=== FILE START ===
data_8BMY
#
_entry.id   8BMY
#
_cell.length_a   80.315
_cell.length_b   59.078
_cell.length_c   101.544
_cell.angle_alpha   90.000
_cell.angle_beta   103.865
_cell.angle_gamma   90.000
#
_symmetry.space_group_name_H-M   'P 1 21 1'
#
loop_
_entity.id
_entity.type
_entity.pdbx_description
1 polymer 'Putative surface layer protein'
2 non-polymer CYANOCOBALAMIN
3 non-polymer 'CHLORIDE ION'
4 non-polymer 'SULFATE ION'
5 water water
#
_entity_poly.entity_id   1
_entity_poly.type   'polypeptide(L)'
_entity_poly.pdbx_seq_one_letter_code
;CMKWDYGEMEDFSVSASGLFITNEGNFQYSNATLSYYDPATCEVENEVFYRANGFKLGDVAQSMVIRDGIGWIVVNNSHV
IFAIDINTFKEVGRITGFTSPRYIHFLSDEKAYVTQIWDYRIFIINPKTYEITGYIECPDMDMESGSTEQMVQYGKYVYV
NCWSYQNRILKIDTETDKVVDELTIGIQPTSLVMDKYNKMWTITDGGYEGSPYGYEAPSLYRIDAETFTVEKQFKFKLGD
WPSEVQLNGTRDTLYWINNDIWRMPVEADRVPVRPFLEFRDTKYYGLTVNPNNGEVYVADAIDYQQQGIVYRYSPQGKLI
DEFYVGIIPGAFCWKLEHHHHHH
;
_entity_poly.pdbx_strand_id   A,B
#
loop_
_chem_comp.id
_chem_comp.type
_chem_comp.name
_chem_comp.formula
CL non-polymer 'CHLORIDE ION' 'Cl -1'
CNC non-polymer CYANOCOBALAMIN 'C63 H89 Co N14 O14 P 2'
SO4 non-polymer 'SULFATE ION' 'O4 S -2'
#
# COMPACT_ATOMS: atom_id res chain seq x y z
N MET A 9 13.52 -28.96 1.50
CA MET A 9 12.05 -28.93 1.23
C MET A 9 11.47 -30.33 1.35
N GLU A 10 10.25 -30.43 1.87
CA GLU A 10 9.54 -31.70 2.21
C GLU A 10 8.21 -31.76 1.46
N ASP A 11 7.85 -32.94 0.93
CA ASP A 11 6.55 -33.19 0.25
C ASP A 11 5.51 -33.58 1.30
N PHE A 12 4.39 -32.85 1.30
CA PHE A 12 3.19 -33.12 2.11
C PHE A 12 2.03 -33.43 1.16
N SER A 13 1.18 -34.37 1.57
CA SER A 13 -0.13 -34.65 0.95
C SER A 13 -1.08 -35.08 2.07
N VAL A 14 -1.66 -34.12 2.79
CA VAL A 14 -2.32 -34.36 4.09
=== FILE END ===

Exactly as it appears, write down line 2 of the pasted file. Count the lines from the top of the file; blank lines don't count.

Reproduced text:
#